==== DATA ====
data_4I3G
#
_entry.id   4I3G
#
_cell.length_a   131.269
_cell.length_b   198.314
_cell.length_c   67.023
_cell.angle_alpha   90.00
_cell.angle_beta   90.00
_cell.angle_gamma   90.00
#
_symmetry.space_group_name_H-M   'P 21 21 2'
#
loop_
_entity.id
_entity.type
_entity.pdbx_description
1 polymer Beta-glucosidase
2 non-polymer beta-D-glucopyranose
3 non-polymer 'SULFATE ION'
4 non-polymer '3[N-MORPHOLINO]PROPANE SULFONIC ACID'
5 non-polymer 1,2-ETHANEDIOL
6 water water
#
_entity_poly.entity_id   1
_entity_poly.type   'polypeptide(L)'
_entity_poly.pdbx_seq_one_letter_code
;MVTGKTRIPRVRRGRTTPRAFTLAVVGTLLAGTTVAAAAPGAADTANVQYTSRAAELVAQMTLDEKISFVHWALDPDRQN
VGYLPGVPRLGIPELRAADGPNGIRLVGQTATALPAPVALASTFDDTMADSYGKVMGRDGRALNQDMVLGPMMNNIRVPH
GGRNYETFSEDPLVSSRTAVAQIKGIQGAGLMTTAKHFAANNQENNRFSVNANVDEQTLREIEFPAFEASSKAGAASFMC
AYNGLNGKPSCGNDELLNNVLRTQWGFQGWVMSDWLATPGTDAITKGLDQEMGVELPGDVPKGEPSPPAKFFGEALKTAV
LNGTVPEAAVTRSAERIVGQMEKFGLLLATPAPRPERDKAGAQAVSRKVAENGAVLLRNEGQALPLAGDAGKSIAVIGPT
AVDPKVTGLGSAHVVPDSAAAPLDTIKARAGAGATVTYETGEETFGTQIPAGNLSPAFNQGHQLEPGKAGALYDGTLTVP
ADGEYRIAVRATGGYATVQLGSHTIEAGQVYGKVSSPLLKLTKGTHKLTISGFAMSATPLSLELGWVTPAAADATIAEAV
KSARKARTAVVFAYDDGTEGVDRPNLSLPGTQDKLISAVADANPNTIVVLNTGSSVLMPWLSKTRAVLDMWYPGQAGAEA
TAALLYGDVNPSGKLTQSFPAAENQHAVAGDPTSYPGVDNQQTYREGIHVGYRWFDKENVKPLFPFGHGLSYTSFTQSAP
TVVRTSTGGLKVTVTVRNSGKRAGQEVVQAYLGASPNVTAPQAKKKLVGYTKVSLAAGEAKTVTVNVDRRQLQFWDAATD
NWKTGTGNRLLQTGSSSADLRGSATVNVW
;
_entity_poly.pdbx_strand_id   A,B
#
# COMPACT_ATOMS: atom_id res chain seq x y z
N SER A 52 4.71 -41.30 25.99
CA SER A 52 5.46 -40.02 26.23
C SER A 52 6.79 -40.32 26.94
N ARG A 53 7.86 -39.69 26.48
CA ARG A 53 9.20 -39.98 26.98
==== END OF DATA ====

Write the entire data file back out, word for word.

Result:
data_4I3G
#
_entry.id   4I3G
#
_cell.length_a   131.269
_cell.length_b   198.314
_cell.length_c   67.023
_cell.angle_alpha   90.00
_cell.angle_beta   90.00
_cell.angle_gamma   90.00
#
_symmetry.space_group_name_H-M   'P 21 21 2'
#
loop_
_entity.id
_entity.type
_entity.pdbx_description
1 polymer Beta-glucosidase
2 non-polymer beta-D-glucopyranose
3 non-polymer 'SULFATE ION'
4 non-polymer '3[N-MORPHOLINO]PROPANE SULFONIC ACID'
5 non-polymer 1,2-ETHANEDIOL
6 water water
#
_entity_poly.entity_id   1
_entity_poly.type   'polypeptide(L)'
_entity_poly.pdbx_seq_one_letter_code
;MVTGKTRIPRVRRGRTTPRAFTLAVVGTLLAGTTVAAAAPGAADTANVQYTSRAAELVAQMTLDEKISFVHWALDPDRQN
VGYLPGVPRLGIPELRAADGPNGIRLVGQTATALPAPVALASTFDDTMADSYGKVMGRDGRALNQDMVLGPMMNNIRVPH
GGRNYETFSEDPLVSSRTAVAQIKGIQGAGLMTTAKHFAANNQENNRFSVNANVDEQTLREIEFPAFEASSKAGAASFMC
AYNGLNGKPSCGNDELLNNVLRTQWGFQGWVMSDWLATPGTDAITKGLDQEMGVELPGDVPKGEPSPPAKFFGEALKTAV
LNGTVPEAAVTRSAERIVGQMEKFGLLLATPAPRPERDKAGAQAVSRKVAENGAVLLRNEGQALPLAGDAGKSIAVIGPT
AVDPKVTGLGSAHVVPDSAAAPLDTIKARAGAGATVTYETGEETFGTQIPAGNLSPAFNQGHQLEPGKAGALYDGTLTVP
ADGEYRIAVRATGGYATVQLGSHTIEAGQVYGKVSSPLLKLTKGTHKLTISGFAMSATPLSLELGWVTPAAADATIAEAV
KSARKARTAVVFAYDDGTEGVDRPNLSLPGTQDKLISAVADANPNTIVVLNTGSSVLMPWLSKTRAVLDMWYPGQAGAEA
TAALLYGDVNPSGKLTQSFPAAENQHAVAGDPTSYPGVDNQQTYREGIHVGYRWFDKENVKPLFPFGHGLSYTSFTQSAP
TVVRTSTGGLKVTVTVRNSGKRAGQEVVQAYLGASPNVTAPQAKKKLVGYTKVSLAAGEAKTVTVNVDRRQLQFWDAATD
NWKTGTGNRLLQTGSSSADLRGSATVNVW
;
_entity_poly.pdbx_strand_id   A,B
#
# COMPACT_ATOMS: atom_id res chain seq x y z
N SER A 52 4.71 -41.30 25.99
CA SER A 52 5.46 -40.02 26.23
C SER A 52 6.79 -40.32 26.94
N ARG A 53 7.86 -39.69 26.48
CA ARG A 53 9.20 -39.98 26.98